Humvee hazard: defective fire-safety equipment to be replaced in military trucks.
MONTEREY, Calif. -- A tire suppression system designed to put out flames in burning humvee trucks failed in combat after the power source that it relies on to spray retardant malfunctioned, said the Army official who oversees vehicle programs.
The equipment failures have raised concerns among troops in the field. Marines have even refused to wear specially designed seatbelts for fear that they cannot escape if their truck catches fire, said a Marine Corps official. Despite years of catch-up efforts to make humvees safer, it appears that the military's workhorse hasn't entirely escaped its reputation as a "death trap."
The Army expects to have the problem fixed by the end of March, when humvees on Iraqi streets will have three tire suppression bottles that spray retardant, said Lt. Col. Sam Homsy product manager for light tactical vehicles at the Tank-Automotive and Armaments Command (TACOM).
"What we found sometimes in theater is that the electrical system sometimes fails [and] disconnects the battery," he said at the National Defense Industrial Association's tactical wheeled vehicles conference.
Currently, two red bottles that resemble everyday tire extinguishers are set to automatically deploy, Homsy said. In March, a backup battery will also be installed in case the primary one fails to send a signal to release the retardant. A third bottle that can be manually deployed by first responders is also being added.
The third manually deployed bottle will allow first responders to "get in there and remove the soldiers from the burning vehicle," Homsy said.
A request to TACOM for more information on how this system would work was denied. Craig MacNab, a spokesman for humvee manufacturer AM General, referred questions to TACOM.
Armor and other protective devices installed on trucks, known as fragmentation, or frag, kits, are required for humvees when they leave forward operating bases in Iraq.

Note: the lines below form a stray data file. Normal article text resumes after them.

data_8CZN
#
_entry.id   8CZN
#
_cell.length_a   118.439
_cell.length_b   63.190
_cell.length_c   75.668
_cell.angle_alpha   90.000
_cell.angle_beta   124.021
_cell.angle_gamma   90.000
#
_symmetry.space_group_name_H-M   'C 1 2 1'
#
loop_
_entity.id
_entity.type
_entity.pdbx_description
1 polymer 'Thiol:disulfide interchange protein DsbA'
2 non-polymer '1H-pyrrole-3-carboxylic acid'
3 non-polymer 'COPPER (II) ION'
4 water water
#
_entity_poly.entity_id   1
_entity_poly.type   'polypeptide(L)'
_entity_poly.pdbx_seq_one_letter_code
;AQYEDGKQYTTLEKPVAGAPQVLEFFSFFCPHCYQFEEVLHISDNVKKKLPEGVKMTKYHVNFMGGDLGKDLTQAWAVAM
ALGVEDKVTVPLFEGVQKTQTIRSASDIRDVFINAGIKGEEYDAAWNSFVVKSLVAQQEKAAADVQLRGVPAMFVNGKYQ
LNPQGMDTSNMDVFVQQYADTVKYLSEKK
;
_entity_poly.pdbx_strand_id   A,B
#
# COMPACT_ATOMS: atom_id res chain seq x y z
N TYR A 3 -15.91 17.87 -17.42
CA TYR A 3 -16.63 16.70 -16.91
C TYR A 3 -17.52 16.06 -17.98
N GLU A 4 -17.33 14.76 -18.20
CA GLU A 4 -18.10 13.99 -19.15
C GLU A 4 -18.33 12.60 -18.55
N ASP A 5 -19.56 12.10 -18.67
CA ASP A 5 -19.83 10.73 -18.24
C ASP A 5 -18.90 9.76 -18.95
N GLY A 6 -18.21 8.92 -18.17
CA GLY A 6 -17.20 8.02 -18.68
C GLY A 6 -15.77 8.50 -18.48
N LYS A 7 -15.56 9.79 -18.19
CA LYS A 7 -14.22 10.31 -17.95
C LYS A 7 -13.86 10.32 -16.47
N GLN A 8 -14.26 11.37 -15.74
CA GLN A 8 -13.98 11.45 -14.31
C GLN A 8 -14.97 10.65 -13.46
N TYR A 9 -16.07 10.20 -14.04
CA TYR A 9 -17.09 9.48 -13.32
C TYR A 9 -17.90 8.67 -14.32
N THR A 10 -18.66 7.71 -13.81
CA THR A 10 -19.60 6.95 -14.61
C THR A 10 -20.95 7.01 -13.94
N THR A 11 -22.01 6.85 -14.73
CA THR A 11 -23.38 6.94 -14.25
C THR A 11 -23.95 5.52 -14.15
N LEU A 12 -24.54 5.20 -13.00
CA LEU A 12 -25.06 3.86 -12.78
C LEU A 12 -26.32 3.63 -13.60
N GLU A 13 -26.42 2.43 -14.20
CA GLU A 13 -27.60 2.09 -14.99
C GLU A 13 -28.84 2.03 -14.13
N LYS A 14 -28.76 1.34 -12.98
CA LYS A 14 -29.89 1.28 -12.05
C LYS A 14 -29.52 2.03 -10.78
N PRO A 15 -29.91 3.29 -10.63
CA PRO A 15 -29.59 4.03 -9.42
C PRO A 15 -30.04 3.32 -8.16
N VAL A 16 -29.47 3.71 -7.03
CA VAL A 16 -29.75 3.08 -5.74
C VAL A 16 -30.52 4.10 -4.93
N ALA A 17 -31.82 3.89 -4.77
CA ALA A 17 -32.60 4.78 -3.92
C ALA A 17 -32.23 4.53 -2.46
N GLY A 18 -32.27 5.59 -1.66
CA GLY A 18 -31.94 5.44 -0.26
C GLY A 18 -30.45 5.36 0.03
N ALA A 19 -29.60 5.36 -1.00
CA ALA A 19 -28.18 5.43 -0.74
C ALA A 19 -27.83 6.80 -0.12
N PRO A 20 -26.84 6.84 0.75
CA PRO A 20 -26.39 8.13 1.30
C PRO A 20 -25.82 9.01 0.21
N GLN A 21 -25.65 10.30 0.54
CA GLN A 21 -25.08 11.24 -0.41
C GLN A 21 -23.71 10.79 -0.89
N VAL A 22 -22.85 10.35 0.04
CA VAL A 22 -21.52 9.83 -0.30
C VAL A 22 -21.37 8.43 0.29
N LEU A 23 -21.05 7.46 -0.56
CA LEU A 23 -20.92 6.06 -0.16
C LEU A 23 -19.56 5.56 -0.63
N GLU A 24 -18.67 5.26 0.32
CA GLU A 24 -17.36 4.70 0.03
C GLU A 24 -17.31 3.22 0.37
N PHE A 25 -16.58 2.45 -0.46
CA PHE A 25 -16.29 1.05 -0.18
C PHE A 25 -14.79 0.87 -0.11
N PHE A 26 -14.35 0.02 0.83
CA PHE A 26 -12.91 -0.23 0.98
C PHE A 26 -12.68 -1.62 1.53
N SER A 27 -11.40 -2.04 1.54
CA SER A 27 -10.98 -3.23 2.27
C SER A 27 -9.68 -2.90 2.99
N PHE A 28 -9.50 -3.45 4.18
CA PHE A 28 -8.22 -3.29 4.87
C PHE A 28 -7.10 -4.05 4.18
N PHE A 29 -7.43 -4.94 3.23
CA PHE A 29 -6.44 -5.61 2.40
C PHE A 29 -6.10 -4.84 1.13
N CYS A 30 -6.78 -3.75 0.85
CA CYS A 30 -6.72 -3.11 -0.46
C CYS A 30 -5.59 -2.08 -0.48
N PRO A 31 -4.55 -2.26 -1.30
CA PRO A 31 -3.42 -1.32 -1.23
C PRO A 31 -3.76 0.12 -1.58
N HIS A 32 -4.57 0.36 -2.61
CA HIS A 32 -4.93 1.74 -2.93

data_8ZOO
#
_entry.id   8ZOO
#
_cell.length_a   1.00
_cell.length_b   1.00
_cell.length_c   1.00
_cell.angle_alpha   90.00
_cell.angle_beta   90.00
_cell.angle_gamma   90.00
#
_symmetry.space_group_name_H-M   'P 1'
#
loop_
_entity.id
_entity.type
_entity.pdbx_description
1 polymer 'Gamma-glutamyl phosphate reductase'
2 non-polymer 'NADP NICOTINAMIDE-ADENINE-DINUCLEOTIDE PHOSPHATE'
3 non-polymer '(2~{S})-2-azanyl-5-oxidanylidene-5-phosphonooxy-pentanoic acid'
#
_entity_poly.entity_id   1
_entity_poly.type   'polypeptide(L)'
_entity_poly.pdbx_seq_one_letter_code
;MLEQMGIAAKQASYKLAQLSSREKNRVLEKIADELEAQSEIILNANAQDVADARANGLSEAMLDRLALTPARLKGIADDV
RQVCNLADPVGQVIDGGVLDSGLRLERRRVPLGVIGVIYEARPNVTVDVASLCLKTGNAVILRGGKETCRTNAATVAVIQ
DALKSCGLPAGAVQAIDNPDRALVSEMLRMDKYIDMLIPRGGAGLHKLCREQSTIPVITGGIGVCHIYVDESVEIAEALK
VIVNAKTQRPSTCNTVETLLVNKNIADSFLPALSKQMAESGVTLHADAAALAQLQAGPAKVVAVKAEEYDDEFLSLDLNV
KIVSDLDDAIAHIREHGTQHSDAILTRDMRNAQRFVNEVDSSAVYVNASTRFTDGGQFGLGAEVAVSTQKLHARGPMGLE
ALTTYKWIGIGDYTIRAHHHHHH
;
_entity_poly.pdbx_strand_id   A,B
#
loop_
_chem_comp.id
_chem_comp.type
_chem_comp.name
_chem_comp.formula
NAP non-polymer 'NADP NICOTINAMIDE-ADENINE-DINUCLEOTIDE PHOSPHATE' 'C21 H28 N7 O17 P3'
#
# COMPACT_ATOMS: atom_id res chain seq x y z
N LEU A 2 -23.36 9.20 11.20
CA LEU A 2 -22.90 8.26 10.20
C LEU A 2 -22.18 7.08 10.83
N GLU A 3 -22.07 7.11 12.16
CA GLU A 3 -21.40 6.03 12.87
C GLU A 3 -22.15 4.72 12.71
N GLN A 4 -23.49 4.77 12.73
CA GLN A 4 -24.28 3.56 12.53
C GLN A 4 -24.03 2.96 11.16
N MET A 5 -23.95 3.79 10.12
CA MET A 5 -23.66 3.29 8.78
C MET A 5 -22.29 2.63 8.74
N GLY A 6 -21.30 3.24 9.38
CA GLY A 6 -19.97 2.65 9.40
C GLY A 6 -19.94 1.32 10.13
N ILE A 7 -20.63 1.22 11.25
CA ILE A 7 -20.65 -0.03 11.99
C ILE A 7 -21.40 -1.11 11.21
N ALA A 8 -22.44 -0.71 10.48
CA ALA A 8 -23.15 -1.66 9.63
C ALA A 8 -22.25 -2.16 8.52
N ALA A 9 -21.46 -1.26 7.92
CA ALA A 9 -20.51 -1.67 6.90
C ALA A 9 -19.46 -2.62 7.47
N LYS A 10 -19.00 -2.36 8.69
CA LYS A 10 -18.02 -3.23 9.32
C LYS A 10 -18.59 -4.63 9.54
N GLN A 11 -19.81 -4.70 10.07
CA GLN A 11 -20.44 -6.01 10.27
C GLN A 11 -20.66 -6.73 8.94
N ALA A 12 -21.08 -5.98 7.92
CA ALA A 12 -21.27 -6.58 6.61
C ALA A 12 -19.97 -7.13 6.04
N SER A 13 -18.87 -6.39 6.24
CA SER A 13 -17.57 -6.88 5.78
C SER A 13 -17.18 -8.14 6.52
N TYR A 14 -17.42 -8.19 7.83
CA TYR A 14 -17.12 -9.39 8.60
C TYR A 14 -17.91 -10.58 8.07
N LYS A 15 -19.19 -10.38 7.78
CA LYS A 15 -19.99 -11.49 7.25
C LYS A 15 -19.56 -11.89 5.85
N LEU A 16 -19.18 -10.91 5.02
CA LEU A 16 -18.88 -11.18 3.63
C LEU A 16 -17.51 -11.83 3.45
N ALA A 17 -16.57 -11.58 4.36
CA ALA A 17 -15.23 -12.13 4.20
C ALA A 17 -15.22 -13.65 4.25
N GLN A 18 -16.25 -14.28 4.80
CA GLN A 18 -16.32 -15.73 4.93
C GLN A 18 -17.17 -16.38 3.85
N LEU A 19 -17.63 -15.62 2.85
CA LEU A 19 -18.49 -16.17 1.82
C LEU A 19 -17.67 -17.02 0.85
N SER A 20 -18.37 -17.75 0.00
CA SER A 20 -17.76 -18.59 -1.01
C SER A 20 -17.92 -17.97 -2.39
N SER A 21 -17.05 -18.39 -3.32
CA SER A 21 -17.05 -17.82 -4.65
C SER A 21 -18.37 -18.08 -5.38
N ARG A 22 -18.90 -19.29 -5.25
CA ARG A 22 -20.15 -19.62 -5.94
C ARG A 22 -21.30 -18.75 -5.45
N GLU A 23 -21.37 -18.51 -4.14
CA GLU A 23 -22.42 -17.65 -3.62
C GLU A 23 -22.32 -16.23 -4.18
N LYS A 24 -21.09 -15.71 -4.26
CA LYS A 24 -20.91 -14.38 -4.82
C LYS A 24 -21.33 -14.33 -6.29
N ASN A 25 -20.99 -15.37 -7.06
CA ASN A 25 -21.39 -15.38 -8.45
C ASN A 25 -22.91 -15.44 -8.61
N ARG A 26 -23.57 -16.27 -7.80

At the end of March, humvees arriving in Kuwait depots will have the sixth generation of frag kits installed, which will include the updated tire suppression system, Homsy said.
It is unclear how long it will take to outfit the rest of the fleet with the more robust tire suppression system, and whether models with the fifth-generation frag kits will be allowed to leave secure bases.
After insurgents in Iraq stepped up their use of improvised explosive devices in late 2003, TACOM has installed various ad hoc solutions to make the vehicle safer. Added armor was among the first priorities. But heavier steel plates made doors more difficult to open. Special latches to help open doors and windows in the event of a fire were then installed. Other innovations included new harnesses and blast resistant seats.
Daniel Pierson, deputy program executive officer at the Marine Corps program executive office for land systems, indicated that Marines still believe there are not enough safeguards against fires.
Some troops are shunning special harnesses designed for their own protection.
"That fear of burning to death, that fear of [not] being able to get out of the vehicle is so strong, they refuse to wear these things," he said. It is a "myth" that the new generation of harnesses will trap occupants, he noted. "Oh my God, all this money we're spending on these hitches and blast seats, how can you not want to wear them?"
Pierson said the Marines will work on an informational video that will reinforce the need to wear seat belts.
Commanders must convince their troops that they have to wear these harnesses, he said.